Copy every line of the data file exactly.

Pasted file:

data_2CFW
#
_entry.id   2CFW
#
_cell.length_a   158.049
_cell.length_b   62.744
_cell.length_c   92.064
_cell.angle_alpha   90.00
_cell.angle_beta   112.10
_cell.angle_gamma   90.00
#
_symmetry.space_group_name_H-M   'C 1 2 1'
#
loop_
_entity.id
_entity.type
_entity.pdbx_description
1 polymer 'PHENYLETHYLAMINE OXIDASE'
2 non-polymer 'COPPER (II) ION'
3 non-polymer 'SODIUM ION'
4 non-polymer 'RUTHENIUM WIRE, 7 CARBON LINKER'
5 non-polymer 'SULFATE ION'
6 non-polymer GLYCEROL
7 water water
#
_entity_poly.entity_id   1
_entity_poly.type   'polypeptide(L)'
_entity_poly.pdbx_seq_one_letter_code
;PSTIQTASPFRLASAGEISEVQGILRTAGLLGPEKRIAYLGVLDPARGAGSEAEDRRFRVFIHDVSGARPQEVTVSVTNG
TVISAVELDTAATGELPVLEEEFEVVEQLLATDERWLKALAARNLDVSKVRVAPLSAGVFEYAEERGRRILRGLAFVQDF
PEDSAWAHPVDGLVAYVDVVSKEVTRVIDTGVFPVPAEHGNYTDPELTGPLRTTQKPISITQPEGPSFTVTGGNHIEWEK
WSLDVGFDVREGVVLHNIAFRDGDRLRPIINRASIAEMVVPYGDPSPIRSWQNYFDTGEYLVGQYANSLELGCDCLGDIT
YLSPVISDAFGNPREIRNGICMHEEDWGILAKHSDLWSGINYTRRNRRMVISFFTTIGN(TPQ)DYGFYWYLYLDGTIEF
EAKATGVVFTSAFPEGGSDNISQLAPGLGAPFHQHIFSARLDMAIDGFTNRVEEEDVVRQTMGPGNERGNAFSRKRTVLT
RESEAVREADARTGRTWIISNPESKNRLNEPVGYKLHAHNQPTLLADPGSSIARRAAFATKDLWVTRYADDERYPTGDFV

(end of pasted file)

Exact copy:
data_2CFW
#
_entry.id   2CFW
#
_cell.length_a   158.049
_cell.length_b   62.744
_cell.length_c   92.064
_cell.angle_alpha   90.00
_cell.angle_beta   112.10
_cell.angle_gamma   90.00
#
_symmetry.space_group_name_H-M   'C 1 2 1'
#
loop_
_entity.id
_entity.type
_entity.pdbx_description
1 polymer 'PHENYLETHYLAMINE OXIDASE'
2 non-polymer 'COPPER (II) ION'
3 non-polymer 'SODIUM ION'
4 non-polymer 'RUTHENIUM WIRE, 7 CARBON LINKER'
5 non-polymer 'SULFATE ION'
6 non-polymer GLYCEROL
7 water water
#
_entity_poly.entity_id   1
_entity_poly.type   'polypeptide(L)'
_entity_poly.pdbx_seq_one_letter_code
;PSTIQTASPFRLASAGEISEVQGILRTAGLLGPEKRIAYLGVLDPARGAGSEAEDRRFRVFIHDVSGARPQEVTVSVTNG
TVISAVELDTAATGELPVLEEEFEVVEQLLATDERWLKALAARNLDVSKVRVAPLSAGVFEYAEERGRRILRGLAFVQDF
PEDSAWAHPVDGLVAYVDVVSKEVTRVIDTGVFPVPAEHGNYTDPELTGPLRTTQKPISITQPEGPSFTVTGGNHIEWEK
WSLDVGFDVREGVVLHNIAFRDGDRLRPIINRASIAEMVVPYGDPSPIRSWQNYFDTGEYLVGQYANSLELGCDCLGDIT
YLSPVISDAFGNPREIRNGICMHEEDWGILAKHSDLWSGINYTRRNRRMVISFFTTIGN(TPQ)DYGFYWYLYLDGTIEF
EAKATGVVFTSAFPEGGSDNISQLAPGLGAPFHQHIFSARLDMAIDGFTNRVEEEDVVRQTMGPGNERGNAFSRKRTVLT
RESEAVREADARTGRTWIISNPESKNRLNEPVGYKLHAHNQPTLLADPGSSIARRAAFATKDLWVTRYADDERYPTGDFV